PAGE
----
Let’s get this out of the way first: if you’re looking for a tool for composing and editing scores on your iPad, Avid Scorch isn’t it — not yet, at least. But as a score reader, Scorch could be a glimpse of a future in which tablets create a new marketplace and exchange for notated music.

Scorch is, first and foremost, a score reader. It shares the mature notational display engine of Sibelius, and makes use of Sibelius’ (and now Pro Tools’) scores. That includes Sibelius’ broad library of musical symbols, guitar tab features, and handwritten fonts, among other features. (It even includes the somewhat silly, but potentially-comforting, textures that have long been a feature of the desktop product.)

The role of tablets in digital music is still evolving. But it’s not hard to make a case for the form factor here: unlike a MacBook Pro or a PC tower, you can put a tablet on a music stand. As such, a tiny device can have dynamic access to a near-limitless collection of music. We’ve already seen impressive takes on the classic jazz fake book on the iPad, and they handily beat the older form when it comes to weight or bulk.

That leaves the question of what reading a score on what remains essentially a computer, in place of on paper, actually means. Scorch shows off some advantages here. For instance, you can transpose scores – say, for a singer, or a different reed instrument – in realtime. (That grumbling noise you hear is people complaining about the loss of musicianship and the ability to sight-transpose. I agree, to a point – but I’ve also known some musicians who could do that who also used the transposition button on a digital piano.)

In some early glimpses of the utility of digital scores over printed ones, Scorch can transpose quickly (top), or even convert a line to guitar tab (bottom). You can also zoom, change fonts and appearance, and set up the tool for page turns. What you can’t do, yet – edit. Some early tablet tools for iOS and Android suggest what could happen there; expect more to come.

Other features could broaden the appeal of notation in general. With one tap, you can convert a line to guitar tab, dynamically, as seen in the image below. You can change fonts, or pull out a single part, in order to improve readability. These are things that would normally require a copyist to go back to the drawing board and make new parts, even in the computer age. The very notion of what a score is is changing: that score becomes dynamic, electronic, and live, open to instantaneous shared revisions.

I’m following up with Avid’s developers and testing the application myself, as some questions remain. Turning pages electronically could theoretically be easier … or not. There’s an interactive “Music Stand” mode, but that’ll require an actual test. (Stay tuned for results of that shortly.) Depending on your instrument, you may not have a hand free, and on the iPad, there’s no way to tape multiple pages together to increase the size of the paper. My bet is that we’ll badly need a footswitch. (See this week’s discussion of augmenting tablets with foot pedals.)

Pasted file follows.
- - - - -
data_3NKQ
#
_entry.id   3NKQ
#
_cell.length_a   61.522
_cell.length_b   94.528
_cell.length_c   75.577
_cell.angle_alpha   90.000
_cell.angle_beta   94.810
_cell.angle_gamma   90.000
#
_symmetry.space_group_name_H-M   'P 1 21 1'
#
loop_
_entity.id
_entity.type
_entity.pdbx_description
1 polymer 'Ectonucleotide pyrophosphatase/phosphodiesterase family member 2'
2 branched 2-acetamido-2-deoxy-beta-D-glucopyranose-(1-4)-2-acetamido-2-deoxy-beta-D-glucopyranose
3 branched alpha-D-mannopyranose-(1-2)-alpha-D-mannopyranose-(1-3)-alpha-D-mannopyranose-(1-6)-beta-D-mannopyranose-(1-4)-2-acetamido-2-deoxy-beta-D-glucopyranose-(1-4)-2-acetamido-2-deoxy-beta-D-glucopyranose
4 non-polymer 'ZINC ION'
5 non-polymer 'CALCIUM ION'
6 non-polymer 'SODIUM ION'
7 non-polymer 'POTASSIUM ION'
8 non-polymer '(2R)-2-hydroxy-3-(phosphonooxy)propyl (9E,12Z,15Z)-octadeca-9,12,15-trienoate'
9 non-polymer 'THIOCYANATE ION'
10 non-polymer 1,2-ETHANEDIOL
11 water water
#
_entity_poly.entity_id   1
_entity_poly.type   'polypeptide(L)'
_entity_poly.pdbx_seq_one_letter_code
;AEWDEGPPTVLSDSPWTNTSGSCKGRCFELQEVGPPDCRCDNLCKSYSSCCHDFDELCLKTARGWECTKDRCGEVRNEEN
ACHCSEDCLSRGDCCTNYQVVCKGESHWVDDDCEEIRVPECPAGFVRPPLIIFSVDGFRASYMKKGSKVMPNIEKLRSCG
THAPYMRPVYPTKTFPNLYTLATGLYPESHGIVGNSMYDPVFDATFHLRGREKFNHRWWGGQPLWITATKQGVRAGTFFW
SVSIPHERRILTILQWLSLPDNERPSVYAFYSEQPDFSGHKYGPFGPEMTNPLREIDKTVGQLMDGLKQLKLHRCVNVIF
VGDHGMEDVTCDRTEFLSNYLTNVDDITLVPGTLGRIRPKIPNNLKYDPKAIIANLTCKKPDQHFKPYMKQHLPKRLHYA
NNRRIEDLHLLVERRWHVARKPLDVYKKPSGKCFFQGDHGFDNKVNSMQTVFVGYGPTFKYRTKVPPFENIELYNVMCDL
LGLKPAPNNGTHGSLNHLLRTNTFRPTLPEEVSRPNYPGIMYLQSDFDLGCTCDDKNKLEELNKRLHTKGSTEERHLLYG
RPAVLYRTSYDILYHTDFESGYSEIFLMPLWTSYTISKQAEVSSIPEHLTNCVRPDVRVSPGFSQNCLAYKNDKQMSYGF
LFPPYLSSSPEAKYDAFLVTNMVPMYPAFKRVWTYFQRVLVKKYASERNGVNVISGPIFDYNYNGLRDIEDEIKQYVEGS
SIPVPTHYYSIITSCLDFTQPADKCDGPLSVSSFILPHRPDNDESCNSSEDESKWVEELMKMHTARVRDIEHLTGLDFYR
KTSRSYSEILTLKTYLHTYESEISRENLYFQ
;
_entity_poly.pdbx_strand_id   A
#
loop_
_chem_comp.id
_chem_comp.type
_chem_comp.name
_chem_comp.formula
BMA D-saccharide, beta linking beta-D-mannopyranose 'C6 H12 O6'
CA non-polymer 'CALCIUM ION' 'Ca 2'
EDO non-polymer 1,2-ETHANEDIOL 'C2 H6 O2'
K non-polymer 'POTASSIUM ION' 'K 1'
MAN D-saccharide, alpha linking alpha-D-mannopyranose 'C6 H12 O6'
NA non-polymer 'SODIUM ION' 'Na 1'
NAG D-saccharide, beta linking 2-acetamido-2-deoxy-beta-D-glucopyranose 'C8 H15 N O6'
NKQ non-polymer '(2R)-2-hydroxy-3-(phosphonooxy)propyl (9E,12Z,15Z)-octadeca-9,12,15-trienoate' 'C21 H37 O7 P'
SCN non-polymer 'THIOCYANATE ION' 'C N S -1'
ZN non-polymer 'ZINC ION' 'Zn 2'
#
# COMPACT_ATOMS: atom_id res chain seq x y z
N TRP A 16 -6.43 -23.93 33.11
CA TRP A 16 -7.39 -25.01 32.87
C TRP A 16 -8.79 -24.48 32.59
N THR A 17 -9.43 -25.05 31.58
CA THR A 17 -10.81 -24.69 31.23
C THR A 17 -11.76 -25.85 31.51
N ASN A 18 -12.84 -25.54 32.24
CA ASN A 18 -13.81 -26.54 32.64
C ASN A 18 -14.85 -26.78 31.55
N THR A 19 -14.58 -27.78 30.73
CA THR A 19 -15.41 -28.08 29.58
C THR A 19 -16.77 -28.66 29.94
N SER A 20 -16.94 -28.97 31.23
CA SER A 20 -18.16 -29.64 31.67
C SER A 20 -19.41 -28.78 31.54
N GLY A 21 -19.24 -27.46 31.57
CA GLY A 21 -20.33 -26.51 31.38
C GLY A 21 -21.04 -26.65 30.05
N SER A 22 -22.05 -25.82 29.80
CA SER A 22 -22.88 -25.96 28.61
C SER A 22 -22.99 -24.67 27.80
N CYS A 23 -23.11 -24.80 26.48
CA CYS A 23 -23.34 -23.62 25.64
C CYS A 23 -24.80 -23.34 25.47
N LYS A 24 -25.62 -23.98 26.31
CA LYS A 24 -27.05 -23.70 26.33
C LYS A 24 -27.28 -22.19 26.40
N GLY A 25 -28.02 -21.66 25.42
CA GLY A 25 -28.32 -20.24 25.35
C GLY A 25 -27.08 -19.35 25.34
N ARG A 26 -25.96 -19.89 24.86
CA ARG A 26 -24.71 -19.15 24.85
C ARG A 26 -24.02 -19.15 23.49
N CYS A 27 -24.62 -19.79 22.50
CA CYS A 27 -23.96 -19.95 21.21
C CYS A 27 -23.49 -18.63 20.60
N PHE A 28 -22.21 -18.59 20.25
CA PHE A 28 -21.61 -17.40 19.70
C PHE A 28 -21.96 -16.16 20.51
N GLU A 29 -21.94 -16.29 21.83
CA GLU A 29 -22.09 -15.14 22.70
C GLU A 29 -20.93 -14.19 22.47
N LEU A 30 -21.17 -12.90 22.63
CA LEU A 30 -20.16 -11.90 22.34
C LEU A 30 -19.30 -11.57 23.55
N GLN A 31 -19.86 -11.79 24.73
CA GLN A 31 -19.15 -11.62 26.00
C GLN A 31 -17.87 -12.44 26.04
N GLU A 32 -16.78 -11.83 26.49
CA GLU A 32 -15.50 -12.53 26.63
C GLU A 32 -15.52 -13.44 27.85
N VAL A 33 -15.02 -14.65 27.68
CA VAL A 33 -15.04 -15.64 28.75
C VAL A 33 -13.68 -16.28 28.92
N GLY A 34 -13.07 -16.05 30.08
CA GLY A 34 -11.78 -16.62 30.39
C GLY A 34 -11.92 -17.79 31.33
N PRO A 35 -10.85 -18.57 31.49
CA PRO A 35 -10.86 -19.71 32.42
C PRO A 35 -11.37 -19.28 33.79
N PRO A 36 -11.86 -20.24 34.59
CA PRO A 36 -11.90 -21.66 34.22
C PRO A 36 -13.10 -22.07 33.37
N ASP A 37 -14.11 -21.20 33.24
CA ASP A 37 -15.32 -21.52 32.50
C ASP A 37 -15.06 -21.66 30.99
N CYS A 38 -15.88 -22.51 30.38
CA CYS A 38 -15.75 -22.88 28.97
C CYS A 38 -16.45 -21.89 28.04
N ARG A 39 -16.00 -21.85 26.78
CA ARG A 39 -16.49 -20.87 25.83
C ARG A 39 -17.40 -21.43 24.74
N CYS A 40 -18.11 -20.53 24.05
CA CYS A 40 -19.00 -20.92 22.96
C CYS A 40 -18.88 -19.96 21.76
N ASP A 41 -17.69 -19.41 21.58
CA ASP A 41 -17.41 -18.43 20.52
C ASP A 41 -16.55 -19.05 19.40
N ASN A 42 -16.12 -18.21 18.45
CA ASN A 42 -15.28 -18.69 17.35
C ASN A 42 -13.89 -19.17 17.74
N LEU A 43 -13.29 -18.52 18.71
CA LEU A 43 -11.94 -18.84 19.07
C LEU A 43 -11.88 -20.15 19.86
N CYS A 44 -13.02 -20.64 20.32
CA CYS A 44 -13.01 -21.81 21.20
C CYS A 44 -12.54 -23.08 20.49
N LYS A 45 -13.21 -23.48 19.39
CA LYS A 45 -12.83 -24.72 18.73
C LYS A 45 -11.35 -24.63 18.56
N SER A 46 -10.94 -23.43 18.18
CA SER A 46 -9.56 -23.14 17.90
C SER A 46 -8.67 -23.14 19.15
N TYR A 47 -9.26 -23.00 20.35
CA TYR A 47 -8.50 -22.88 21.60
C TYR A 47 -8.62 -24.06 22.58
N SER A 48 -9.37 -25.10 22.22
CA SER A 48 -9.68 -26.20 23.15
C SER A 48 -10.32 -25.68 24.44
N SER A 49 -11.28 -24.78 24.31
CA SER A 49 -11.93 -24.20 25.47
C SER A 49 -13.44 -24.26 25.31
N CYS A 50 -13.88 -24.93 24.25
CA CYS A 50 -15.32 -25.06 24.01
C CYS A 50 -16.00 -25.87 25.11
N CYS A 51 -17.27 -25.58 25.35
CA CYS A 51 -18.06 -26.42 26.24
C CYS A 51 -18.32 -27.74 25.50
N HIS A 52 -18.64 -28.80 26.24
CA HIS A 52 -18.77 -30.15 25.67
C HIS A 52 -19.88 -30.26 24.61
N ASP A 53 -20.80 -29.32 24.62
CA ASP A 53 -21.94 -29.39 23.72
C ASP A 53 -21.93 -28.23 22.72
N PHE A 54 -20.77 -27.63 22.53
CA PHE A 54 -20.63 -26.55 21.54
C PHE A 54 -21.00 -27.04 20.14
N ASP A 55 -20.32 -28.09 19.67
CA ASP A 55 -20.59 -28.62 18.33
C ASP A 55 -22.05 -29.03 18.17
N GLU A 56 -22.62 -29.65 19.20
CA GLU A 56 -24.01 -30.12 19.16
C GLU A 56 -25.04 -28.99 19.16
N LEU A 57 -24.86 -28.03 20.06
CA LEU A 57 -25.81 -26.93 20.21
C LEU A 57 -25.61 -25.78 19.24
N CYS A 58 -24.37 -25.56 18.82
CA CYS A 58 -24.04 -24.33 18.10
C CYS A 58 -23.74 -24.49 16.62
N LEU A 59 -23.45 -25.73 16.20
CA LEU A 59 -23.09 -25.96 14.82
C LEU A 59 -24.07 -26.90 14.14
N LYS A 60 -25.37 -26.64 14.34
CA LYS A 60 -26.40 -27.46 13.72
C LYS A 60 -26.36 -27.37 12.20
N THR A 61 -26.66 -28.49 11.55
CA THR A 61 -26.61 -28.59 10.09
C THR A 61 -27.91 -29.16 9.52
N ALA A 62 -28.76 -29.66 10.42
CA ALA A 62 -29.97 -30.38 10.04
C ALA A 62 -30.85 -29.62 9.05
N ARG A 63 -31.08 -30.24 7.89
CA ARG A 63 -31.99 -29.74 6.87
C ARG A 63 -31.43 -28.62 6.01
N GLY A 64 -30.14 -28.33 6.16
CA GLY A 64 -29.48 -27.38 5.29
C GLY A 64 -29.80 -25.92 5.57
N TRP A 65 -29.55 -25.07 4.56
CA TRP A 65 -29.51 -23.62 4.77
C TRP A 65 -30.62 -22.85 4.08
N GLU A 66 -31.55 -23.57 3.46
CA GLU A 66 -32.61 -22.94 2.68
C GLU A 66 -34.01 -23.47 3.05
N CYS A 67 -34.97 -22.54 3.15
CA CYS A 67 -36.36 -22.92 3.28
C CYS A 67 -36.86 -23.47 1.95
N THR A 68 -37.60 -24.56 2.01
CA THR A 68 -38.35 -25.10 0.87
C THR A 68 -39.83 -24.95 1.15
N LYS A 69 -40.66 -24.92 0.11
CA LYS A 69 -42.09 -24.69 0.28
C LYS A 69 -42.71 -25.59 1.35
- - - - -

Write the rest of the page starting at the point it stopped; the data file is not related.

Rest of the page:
While I investigate that, though, it’s just as interesting to ponder that Scorch is not just an application, but a marketplace. Using Apple’s in-app payments (the rules for which this week were loosened), you can purchase scores or download free scores. The display even looks like e-reader apps from Apple, Amazon, and others. With brick-and-mortar music stores few and far between, and the record store long gone, this is huge news. Demand for notation has been on the uptick, as popular music, reality TV, and shows like Glee continue to feed on – and feed – appetite for musical expression. (I need to pull some solid numbers on that, but I do know there are some positive signs; that’s probably a topic for another story.)

Scorch could be the start of something big – and with electronics makers around the world, not just Apple, betting on the tablet, it could be a sign of other tools to come.

I still imagine many people want to use tablets to make scores, not just consume them, and I expect that to be a growth area, too. But Scorch is notable as the first big-league entry into what could be a transformative arena. And it could be transformative in ways that are more profound than even digital distribution of music. Notation has evolved the way it has on a paper medium, designed to be fixed, still influenced by the conventions of the pen and engraving. The next question: will scores, from creation to display, need to change, too?

Avid Scorch